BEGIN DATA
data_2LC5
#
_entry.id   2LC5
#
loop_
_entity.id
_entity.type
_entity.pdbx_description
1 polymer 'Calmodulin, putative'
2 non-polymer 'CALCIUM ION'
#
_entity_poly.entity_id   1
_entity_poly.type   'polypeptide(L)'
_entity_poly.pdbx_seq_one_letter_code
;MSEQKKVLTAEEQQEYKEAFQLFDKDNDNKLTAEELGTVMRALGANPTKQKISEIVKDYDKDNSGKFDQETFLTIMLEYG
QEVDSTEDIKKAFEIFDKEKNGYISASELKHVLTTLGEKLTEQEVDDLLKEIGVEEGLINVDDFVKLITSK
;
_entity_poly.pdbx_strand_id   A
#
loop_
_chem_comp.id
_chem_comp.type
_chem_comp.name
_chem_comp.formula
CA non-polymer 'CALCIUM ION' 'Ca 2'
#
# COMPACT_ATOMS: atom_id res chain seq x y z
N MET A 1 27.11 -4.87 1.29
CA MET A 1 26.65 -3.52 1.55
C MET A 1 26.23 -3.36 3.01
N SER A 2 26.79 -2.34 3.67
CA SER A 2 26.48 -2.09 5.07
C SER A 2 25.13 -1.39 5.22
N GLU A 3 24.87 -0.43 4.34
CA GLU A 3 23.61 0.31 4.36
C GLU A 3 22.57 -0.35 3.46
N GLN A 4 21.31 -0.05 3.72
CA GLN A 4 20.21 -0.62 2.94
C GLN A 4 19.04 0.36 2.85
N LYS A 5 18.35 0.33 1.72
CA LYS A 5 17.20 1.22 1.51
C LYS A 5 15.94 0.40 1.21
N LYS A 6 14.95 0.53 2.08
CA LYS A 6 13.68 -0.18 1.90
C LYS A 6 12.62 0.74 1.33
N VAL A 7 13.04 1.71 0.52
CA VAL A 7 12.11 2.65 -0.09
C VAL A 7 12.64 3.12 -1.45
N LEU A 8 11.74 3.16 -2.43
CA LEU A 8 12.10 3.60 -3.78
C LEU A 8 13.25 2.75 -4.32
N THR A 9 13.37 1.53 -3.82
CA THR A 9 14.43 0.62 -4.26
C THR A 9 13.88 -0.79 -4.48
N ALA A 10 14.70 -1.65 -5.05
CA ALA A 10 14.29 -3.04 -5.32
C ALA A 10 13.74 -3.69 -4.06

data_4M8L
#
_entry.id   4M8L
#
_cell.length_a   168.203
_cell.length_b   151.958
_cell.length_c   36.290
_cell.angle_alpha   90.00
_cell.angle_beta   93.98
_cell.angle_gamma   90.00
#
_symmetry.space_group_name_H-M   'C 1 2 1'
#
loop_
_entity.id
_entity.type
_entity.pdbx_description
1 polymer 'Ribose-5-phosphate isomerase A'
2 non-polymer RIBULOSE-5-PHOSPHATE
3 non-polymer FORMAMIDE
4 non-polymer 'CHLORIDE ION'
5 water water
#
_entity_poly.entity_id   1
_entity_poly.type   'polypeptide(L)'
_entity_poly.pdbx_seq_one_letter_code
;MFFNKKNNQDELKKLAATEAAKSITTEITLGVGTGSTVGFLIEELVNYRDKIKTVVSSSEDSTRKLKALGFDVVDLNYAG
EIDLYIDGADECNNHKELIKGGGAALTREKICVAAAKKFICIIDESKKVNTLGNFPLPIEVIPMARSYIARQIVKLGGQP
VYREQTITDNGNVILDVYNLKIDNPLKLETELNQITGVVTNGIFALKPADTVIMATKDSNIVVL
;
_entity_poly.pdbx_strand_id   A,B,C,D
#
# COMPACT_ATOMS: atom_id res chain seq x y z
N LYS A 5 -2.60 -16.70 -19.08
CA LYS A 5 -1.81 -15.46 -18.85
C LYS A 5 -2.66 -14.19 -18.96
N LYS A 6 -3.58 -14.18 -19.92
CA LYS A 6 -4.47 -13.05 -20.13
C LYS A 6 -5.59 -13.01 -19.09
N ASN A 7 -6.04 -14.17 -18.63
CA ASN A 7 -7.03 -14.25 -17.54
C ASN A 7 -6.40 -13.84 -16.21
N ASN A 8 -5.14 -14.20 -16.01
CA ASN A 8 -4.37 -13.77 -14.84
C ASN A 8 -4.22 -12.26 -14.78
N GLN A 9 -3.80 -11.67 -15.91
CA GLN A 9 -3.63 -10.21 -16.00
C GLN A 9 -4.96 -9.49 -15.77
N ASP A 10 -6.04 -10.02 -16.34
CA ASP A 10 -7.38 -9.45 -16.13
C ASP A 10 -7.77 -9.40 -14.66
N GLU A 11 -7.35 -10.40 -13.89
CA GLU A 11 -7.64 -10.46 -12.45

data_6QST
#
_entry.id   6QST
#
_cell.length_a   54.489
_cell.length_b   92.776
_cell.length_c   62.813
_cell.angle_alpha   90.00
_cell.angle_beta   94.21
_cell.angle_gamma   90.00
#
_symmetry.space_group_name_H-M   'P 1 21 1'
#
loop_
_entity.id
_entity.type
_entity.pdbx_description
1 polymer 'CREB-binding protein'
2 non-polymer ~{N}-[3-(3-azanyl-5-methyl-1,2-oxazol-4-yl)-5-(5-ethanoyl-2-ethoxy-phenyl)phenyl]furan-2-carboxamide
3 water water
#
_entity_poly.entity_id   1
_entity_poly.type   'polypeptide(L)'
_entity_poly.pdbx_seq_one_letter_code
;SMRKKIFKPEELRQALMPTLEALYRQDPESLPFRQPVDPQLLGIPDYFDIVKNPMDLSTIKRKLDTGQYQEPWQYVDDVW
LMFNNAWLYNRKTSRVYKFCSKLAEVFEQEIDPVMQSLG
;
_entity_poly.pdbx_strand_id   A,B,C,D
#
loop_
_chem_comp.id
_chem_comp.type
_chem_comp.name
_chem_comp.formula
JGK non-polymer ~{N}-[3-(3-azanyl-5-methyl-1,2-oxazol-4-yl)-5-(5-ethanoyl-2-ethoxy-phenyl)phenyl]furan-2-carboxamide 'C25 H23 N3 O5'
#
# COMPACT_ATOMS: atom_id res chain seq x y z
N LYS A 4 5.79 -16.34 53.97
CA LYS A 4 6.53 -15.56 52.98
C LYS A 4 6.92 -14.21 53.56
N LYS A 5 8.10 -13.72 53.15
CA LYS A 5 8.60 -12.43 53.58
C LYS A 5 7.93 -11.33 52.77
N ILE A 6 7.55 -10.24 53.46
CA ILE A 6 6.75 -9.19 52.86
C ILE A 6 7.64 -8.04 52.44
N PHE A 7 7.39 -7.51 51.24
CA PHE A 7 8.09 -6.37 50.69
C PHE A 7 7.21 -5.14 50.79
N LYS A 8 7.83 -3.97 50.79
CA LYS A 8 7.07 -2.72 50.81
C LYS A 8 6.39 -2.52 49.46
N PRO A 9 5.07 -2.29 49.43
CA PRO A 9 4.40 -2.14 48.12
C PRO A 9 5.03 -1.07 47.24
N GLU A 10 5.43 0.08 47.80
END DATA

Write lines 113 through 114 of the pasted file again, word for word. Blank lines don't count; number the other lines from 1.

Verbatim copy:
_entry.id   6QST
#